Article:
Lessons Learned: 2008 The San Francisco Marathon

Evaluation of my Running After The 2008 San Francisco Marathon

After I finished the 2008 Pasig River Heritage Marathon last 24 February, barely four months of slowly building my base, I continued my running workouts without any plan of running a full marathon in the future but I saw to it that I have to improve my race times in the 10K to half-marathon race distances which were held almost every weekend in Metro Manila.

With my retirement from the service and plan to visit my family in the US after retirement in May of this year, I thought of running the San Francisco Marathon which was scheduled at least 10 weeks after my retirement. After sending an e-mail to my son of my decision to run the SFO Marathon on the 1st week of May, my training became more focused to experience my 2nd International marathon after my Fort Benning’s First Infantry Marathon in 1984. My registration to the said marathon encouraged my son and daughter to run also with me and they started preparing for the race. Continue reading “Lessons Learned: 2008 The San Francisco Marathon”


Day #2: P90X (Plyometrics)

Plyometrics are drills designed to connect strength with speed to produce power. It is also known as the “jump training”, this technique emerged in the Eastern Europe in the early 1970s. The word was coined by an American track coach, Fred Wilt, where the word derives from the Latin plyo + metrics, or “measurable increases”. Plyometric training relates to any activity that requires speed and strength, as it improves your ability to run faster, jump higher, and manuever in multidirectional sports. If your game involves a court, field, track, mat, pool, ring, rink, or mountain, Plyometrics can help.

The key to avoiding injury during any plyometric exercise is to ensure proper take-off and landing. This technique can best be achieved by leaping off the toes and landing softly and quietly on the balls of the feet. Wear a good shock absorbing rubber shoes and workout on a surface that provides plenty of cushion. However, if one has a chronic knee problems, this workout is not recommended. Continue reading “Day #2: P90X (Plyometrics)”

Day # 1: P90X & 10K Run

Day # 1: P90X—Chest & Back (06 August 2008)

After preparing for the tools (push-up grips; elastic band; 20-lb dumbbells; water; & towel) needed for my first day of exercises, I played the DVD that goes with the program on my laptop and followed the exercises being done by the demonstrators. The first day schedule is devoted to the CHEST AND BACK muscles. I started at 10:00 AM and supposed to finish the exercises in one (1) hour if I strictly follow the tempo of the demonstrators.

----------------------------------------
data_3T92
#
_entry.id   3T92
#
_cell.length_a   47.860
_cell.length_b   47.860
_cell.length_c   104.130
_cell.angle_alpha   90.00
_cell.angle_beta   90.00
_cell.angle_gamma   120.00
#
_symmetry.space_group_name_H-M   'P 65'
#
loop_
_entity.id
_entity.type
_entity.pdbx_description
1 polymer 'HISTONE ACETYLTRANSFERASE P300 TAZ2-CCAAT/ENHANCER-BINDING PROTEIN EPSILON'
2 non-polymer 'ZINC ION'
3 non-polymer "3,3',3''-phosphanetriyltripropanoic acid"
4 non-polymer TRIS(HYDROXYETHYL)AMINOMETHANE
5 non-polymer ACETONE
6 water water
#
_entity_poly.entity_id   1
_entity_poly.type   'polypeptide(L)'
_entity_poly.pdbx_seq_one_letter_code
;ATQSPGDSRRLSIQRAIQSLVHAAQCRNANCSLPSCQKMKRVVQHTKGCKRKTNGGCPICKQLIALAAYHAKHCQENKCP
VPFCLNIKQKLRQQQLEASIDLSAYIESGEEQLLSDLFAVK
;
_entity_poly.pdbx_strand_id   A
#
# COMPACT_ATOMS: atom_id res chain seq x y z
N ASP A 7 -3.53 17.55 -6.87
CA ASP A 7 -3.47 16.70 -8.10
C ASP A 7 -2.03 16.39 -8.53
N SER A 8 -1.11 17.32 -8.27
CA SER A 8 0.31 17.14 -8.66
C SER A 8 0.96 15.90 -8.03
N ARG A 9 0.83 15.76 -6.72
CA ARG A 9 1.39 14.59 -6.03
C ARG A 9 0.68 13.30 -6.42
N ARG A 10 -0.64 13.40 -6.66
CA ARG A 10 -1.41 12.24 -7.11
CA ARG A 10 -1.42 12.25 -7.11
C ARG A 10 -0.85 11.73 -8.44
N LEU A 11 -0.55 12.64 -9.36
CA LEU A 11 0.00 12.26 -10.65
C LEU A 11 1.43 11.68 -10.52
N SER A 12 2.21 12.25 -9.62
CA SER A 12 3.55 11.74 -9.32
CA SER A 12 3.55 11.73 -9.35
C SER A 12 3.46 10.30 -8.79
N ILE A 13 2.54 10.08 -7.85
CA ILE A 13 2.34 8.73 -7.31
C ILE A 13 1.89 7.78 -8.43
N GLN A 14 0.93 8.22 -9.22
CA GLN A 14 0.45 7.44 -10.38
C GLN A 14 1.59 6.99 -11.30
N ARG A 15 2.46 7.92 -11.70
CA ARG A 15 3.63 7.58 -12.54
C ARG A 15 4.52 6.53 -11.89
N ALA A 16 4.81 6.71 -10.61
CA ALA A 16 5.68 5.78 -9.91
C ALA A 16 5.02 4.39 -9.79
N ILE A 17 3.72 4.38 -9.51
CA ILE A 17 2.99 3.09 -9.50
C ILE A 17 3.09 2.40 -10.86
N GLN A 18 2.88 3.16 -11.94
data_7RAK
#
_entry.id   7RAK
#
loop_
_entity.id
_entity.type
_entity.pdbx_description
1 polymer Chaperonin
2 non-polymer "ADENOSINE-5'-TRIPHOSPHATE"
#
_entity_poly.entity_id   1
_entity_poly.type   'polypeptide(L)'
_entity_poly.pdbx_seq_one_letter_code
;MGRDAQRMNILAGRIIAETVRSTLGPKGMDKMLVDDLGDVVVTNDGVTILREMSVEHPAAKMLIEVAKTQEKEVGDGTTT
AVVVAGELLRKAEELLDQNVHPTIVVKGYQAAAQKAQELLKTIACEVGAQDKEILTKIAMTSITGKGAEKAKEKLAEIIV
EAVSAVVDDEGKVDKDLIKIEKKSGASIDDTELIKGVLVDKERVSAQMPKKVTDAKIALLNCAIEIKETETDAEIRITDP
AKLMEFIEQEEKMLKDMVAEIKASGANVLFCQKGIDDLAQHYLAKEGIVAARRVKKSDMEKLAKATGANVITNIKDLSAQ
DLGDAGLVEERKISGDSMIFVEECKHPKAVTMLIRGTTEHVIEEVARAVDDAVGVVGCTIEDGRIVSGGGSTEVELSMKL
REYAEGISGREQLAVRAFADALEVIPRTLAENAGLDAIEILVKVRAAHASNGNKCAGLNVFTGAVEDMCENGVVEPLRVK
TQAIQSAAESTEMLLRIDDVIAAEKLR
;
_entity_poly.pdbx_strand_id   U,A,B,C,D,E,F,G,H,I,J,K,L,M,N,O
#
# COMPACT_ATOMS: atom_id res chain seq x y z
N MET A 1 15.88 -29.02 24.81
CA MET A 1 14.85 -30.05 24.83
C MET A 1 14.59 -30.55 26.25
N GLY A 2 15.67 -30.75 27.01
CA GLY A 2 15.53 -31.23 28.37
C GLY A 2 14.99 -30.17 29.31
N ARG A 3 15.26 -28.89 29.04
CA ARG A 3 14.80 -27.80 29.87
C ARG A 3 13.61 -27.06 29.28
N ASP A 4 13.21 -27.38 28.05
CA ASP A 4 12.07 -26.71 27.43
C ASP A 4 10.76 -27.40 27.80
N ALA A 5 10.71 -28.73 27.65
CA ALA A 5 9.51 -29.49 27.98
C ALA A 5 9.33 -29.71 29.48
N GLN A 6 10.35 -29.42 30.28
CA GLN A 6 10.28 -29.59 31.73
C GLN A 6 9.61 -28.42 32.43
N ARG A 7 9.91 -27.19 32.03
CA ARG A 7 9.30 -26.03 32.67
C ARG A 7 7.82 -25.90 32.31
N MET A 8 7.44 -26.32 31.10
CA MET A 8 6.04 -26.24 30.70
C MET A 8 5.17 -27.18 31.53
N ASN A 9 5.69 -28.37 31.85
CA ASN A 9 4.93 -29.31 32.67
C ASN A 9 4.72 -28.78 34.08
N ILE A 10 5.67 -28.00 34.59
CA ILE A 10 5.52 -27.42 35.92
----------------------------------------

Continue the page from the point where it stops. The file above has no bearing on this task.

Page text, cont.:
After almost 5 minutes of warm-up exercises and stretching of the shoulders, neck, and the arms, the following exercises were followed with the following number of repetitions I performed: Continue reading “Day # 1: P90X & 10K Run”

Recovery Run & P90X Fitness Test

9:12 AM 05 August 2008

We arrived in Los Angeles at 6:00 PM yesterday after a 6 1/2-hour from San Francisco. Although I slept in most part of the trip, I was still tired once we arrived in the house. After dinner, I had to take a shower and went to bed very early.

At 9:00 AM this morning, I decided to have my recovery run and start again a more challenging training for my first ultra marathon trail run within 19 days. It was supposed to do a “double” today with a 5K run in the morning and an 8K run later in the late afternoon but I felt good and comfortable to increase my pace and distance after running 3 kilometers and so I ended up running 13K in the morning. I did a faster 10K run and the remaining 3K were done in my simulated trail run pace. Continue reading “Recovery Run & P90X Fitness Test”

“Oh, I Love The Hills!” (2008 The San Francisco Marathon)

Recap of the 2008 The San Francisco Marathon (03 August 2008)

My children and I woke up at 5:00 AM and immediately started preparing for the race. We ate some “left-overs” from the previous night’s carbo-loading dinner from my wife’s relatives consisting of chicken barbecue, spaghetti, sotanghon guisado, fried chicken, and lots of rice cakes. At almost 6:00 AM, we were already at Mission Street brisk walking towards the Starting Line at The Embarcadero. However, we missed the mass start of the last wave of runners by almost 15 minutes. No problem with that because we had our ChronoTrack D-strip timing chip. So, at least ten (10) runners, to include the three of us, started the race with the last wave of runners at least 1 1/2 miles ahead of us. (We found out later that Dean Karnazes started the full Marathon race at least one hour late!)